Definition for radioactive dating
Carbon, uranium and potassium are just a few examples of elements used in radioactive dating.Each element is made up of atoms, and within each atom is a central particle called a nucleus.The half-life is the amount of time it takes for half of the atoms of a specific isotope to decay.(Remember, isotopes are variations of elements with a different number of neutrons.) The half-life is reliable in dating artifacts because it is not affected by environmental or chemical factors; it does not change.If a scientist were to compute this, s/he would say…two half-lives went by at a rate of 4.5 billion years per half-life; therefore, the sample is approximately 2 times 4.5 billion or 9 billion years old. So you see, Earth scientists are able to use the half-lives of isotopes to date materials back to thousands, millions and even to billions of years old.Within the nucleus, we find neutrons and protons; but for now, let's just focus on the neutrons.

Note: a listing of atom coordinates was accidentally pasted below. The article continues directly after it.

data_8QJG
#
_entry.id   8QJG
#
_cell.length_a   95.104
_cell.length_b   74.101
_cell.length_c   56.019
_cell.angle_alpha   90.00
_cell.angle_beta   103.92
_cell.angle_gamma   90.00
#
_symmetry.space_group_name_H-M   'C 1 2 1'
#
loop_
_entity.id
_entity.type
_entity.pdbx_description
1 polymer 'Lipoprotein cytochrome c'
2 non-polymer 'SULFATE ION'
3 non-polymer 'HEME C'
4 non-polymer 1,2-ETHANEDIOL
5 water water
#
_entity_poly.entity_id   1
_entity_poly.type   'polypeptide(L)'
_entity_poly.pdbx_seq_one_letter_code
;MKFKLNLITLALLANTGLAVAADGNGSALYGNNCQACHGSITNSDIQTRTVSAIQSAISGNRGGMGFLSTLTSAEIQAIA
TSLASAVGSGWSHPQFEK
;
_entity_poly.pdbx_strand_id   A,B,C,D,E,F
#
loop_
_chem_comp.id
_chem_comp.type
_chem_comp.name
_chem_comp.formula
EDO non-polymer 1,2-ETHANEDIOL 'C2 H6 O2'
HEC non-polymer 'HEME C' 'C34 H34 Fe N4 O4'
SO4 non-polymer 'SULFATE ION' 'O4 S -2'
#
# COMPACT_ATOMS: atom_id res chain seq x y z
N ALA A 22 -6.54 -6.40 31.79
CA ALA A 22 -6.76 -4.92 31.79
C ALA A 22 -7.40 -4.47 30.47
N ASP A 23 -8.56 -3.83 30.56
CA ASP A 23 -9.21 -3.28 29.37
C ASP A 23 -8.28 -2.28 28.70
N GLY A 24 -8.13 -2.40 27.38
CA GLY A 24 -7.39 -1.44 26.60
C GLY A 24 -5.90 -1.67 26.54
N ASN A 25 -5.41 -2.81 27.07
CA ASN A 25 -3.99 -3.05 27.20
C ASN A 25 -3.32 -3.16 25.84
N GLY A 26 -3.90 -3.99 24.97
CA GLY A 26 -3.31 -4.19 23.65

A new, more stable isotope, called the decay or daughter product, takes its place.The object's approximate age can then be figured out using the known rate of decay of the isotope.Radiocarbon dating is one kind of radiometric dating, used for determining the age of organic remains that are less than 50,000 years old.Absolute age is just a fancy way of saying definitive or specific age as opposed to the relative age, which only refers to how old or young a substance is in comparison to something else.To illustrate, let's use the isotope uranium-238, which has a half-life of 4.5 billion years.
measurement of the amount of radioactive material (usually carbon 14) that an object contains; can be used to estimate the age of the object Familiarity information: RADIOACTIVE DATING used as a noun is very rare.